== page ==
NEWS
July 23, 2007
Laguna’s Aliso Beach reopened Monday around noon after a Friday sewage spill from Aliso Creek closed the beach all weekend, forcing the World Championship of Skimboarding, “The Vic,” to move to West Street Beach. The spill, 1,000 gallons of raw sewage, originated from a strip mall located at El Toro Road and Rockfield in Lake Forest, said Monica Mazur of the Orange County Health Department. Health officials closed the beach within 300 feet north and south of Aliso Creek.
LOCAL
June 13, 2008
The South Orange County Surfrider Chapter invites volunteers to test their favorite beach for bacteria this summer. Test results will be posted in local businesses throughout Laguna Beach, on Surfrider’s website and in local newspapers. Testing takes about 30 minutes once a week and will be conducted at 31973 S. Coast Hwy. The program will begin with training at 4 p.m. June 22. Testing will take place every Tuesday evening at 6:30 p.m. from June 24 to Aug. 26. Those interested should contact Marshall Thomas at (949)
ARTICLES BY DATE
NEWS
By Ashley Breeding, coastlinepilot@latimes.com | December 2, 2010
Parents of football players at Laguna Beach High School are divided about whether the program is safe. At a time when the threat of Methicillin-resistant Staphylococcus aureus, a potentially fatal bacterium, on high school football fields and in locker rooms has been in the news, some parents are worried about allegations of a lack of precautions being taken to protect student players. Others defend the athletic department and say the district is taking all of the proper safety measures.
Advertisement
NEWS
May 1, 2009
Laguna Beach High School students resumed testing local ocean waters for bacteria this week after a three-month hiatus. The seven-year program, which had been sponsored by the Laguna Beach chapter of the Surfrider Foundation, was halted in December after Surfrider decided not to fund water testing in the schools. The Laguna Beach School District PTA Council stepped in with funding to continue the program through the end of the year. The bacteria counts are not considered official by the county Health Department, which conducts its own routine testing and posts warning signs or closes beaches when bacteria counts are at unsafe levels.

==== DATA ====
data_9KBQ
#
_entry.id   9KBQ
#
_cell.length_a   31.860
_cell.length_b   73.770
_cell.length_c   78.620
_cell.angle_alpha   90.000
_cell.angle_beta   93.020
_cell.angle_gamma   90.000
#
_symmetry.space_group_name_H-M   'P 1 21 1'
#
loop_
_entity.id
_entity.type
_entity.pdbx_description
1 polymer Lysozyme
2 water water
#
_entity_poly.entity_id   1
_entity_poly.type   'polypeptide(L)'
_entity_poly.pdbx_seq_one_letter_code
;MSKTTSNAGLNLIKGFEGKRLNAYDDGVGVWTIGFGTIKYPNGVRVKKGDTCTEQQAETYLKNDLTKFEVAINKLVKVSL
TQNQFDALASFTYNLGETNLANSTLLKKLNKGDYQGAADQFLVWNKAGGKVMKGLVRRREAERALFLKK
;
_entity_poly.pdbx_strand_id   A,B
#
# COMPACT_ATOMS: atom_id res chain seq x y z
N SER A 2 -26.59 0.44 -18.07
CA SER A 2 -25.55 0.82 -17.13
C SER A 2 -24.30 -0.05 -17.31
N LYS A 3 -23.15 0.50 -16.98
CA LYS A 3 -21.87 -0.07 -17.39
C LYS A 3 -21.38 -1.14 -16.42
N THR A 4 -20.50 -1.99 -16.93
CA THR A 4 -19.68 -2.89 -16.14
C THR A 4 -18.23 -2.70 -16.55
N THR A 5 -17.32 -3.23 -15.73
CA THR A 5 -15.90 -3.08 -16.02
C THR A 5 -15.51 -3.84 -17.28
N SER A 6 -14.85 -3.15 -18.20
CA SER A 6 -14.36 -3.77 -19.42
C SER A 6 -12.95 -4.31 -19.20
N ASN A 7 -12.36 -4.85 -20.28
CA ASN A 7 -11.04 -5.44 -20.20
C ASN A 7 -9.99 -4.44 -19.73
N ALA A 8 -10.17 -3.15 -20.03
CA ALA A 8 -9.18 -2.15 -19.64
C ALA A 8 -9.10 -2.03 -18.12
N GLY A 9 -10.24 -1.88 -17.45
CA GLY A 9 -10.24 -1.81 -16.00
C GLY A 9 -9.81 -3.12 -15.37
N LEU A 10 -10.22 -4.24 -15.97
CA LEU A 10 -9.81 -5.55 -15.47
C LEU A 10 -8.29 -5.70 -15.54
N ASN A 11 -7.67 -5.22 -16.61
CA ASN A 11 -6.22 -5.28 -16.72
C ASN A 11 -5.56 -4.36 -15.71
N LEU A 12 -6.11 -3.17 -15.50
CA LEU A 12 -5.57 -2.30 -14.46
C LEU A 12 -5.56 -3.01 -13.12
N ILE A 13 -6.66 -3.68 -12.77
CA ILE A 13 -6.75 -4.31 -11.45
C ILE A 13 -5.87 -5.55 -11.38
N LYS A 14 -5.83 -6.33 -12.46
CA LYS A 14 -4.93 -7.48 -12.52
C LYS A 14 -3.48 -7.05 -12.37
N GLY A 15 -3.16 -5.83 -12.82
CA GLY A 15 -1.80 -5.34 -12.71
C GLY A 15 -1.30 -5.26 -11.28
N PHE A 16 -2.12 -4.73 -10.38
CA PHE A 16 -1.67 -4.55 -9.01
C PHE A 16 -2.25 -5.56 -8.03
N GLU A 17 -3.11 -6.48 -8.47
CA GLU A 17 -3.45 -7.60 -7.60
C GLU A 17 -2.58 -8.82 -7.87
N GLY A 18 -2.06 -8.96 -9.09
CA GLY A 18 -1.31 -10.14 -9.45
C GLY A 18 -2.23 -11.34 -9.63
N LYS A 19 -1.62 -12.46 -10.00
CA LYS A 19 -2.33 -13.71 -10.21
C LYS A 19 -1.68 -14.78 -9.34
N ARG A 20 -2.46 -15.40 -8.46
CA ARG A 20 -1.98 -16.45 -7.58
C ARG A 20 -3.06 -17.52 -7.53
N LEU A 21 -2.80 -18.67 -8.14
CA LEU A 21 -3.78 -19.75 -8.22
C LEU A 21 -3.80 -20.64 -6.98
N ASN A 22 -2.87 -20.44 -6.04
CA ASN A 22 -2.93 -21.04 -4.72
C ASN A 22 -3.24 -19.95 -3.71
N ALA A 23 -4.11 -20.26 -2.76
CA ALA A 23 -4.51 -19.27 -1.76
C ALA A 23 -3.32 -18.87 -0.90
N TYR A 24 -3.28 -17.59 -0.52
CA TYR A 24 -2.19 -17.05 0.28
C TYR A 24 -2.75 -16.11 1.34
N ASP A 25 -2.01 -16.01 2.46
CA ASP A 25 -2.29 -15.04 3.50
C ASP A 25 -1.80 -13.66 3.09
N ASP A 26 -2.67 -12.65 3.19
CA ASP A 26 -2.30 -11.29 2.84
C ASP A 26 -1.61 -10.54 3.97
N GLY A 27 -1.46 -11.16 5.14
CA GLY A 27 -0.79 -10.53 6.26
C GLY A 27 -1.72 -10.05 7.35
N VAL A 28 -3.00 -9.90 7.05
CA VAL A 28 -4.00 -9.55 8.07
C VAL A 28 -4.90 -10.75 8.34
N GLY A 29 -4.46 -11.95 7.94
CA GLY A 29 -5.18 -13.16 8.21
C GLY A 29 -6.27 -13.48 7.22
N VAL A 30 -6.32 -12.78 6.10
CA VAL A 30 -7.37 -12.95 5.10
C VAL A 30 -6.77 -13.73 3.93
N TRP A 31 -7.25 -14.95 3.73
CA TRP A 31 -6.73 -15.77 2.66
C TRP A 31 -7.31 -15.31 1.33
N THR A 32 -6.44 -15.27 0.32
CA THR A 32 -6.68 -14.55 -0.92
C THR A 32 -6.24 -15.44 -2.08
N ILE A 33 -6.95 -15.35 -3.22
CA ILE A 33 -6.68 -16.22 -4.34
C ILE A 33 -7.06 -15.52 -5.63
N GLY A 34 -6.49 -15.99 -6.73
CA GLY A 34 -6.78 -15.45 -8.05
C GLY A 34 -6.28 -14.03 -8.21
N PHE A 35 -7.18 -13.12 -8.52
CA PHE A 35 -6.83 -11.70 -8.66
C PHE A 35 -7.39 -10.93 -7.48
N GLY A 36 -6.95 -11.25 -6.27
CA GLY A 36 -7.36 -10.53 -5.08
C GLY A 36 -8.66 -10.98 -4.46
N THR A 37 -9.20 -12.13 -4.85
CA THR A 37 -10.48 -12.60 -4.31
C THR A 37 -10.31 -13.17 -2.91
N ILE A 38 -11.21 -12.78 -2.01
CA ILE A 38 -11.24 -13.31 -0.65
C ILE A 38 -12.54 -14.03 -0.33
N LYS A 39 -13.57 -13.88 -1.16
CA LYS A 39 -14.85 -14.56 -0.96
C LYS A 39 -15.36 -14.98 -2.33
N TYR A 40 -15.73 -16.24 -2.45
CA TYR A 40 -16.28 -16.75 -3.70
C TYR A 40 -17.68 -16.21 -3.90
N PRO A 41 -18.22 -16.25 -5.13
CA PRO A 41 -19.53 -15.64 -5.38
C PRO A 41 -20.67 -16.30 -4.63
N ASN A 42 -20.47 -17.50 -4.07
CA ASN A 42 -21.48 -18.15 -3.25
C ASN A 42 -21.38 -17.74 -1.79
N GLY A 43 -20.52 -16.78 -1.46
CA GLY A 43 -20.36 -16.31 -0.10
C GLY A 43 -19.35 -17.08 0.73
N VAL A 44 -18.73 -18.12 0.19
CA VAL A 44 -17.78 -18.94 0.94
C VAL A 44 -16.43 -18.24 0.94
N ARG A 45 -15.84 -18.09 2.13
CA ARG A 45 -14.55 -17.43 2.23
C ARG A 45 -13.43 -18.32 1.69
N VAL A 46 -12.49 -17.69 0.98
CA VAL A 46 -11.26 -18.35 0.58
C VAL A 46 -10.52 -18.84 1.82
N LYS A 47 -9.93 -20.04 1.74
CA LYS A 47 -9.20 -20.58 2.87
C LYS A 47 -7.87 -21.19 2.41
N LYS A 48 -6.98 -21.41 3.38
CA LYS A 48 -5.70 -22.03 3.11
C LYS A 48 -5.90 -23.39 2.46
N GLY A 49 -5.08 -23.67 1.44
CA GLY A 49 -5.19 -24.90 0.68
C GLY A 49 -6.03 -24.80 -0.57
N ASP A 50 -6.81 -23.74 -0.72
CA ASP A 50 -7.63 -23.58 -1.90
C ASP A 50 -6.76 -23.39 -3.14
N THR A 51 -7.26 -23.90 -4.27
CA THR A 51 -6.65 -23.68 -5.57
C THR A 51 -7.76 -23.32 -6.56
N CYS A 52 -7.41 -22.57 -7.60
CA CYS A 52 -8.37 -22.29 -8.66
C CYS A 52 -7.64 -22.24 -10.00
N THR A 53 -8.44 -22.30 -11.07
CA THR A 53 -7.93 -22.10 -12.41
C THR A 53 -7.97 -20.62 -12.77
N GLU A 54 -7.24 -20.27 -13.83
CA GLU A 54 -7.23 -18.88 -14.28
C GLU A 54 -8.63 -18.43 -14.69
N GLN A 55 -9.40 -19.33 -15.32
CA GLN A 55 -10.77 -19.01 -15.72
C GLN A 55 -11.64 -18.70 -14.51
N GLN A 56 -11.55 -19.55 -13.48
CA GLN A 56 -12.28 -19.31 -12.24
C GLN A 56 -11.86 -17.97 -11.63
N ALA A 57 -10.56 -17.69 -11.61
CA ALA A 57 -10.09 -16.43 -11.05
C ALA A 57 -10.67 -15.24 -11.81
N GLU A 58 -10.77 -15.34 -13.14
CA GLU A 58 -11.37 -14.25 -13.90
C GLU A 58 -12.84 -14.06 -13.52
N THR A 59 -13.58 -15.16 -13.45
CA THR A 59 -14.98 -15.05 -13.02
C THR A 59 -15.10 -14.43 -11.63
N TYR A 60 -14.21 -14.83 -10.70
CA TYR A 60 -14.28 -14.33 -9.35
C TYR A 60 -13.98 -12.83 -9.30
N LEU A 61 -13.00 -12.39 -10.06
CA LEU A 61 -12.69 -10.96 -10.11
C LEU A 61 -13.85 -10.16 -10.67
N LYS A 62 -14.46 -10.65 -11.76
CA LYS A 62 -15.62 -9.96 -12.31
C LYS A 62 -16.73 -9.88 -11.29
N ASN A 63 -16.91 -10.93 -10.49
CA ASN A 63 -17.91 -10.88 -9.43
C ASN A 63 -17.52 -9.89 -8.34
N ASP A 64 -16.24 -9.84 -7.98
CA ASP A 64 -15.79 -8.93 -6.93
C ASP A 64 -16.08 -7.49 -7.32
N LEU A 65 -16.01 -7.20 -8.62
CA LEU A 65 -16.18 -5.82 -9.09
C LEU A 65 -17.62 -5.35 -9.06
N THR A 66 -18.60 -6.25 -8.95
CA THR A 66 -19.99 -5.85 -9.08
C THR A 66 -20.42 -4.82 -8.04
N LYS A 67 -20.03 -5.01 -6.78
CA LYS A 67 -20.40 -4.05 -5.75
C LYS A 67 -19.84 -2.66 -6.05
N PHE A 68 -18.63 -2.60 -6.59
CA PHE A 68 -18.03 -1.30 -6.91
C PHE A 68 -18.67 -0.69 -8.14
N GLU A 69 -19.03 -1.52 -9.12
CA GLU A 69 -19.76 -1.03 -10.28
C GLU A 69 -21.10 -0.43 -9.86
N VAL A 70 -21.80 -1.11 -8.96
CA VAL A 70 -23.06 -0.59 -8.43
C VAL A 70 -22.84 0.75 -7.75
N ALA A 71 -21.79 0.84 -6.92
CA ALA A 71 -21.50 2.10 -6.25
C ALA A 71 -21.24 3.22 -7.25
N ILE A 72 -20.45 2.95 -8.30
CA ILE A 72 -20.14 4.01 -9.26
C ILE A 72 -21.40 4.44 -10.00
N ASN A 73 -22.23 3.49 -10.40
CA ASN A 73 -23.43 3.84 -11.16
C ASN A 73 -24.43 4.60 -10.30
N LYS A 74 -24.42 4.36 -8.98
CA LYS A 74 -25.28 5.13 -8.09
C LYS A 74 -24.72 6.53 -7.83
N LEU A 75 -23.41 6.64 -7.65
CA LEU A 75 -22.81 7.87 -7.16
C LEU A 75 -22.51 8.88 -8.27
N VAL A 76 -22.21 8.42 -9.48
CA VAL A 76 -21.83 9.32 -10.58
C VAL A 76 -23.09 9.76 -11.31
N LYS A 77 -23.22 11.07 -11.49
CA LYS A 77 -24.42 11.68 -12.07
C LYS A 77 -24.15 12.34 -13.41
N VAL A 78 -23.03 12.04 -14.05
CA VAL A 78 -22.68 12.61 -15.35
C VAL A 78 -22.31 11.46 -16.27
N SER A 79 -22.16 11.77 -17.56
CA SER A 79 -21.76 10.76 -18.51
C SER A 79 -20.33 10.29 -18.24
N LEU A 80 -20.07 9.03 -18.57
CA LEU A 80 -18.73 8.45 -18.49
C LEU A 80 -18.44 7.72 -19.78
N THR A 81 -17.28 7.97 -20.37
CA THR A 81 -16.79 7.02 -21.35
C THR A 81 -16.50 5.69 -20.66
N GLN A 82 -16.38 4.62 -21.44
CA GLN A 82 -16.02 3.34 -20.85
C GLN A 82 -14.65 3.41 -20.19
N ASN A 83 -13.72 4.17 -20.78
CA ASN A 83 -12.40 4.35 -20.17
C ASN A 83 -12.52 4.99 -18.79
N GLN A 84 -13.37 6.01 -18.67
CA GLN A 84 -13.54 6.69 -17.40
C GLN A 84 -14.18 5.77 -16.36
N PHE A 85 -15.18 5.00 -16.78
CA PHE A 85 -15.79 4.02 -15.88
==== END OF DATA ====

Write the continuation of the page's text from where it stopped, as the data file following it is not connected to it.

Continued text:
NEWS
By Joseph Serna | August 1, 2008
Laguna Beach’s ocean water is nearly perfect, with six of Orange County’s top 10 cleanest locations falling within the city, according to a national nonprofit’s annual report released Tuesday. Environmental Protection Agency officials test 10 locations in Laguna Beach twice a week throughout the year for bacteria levels, and of those, six sites never exceeded national bacteria level standards. Four other sites, from Bluebird Canyon to Victoria Beach, exceeded EPA standards less than 5% of the time.
NEWS
By Josh Aden | January 18, 2008
The runoff at Aliso Creek in South Laguna Beach could be cleaner in the future. The San Diego Regional Water Quality Control Board amended it’s Basin Plan in December to put caps on bacteria levels in watersheds from San Diego to Laguna Beach. The amendment is meant to meet the region’s water quality goals as well as comply with the federal Clean Water Act. The Clean Water Act leaves it to local governments to control water quality. The board’s new plan establishes Total Daily Maximum Loads (TDML)
NEWS
By By Dan Beighley | January 6, 2006
High school's Surfrider Club keeps track of bacteria at local beaches.Cruising Laguna's coastline once a week, members of the high school's Surfrider Club put the community's ocean water to the test. The club is a grass-roots effort funded through donations from the Laguna Beach Surfrider Club to help increase community awareness about the level of bacteria in the water. The good news, according to club president Marshall Thomas, is that rarely does his group find problems.
Coastline Pilot Articles Coastline Pilot Articles
|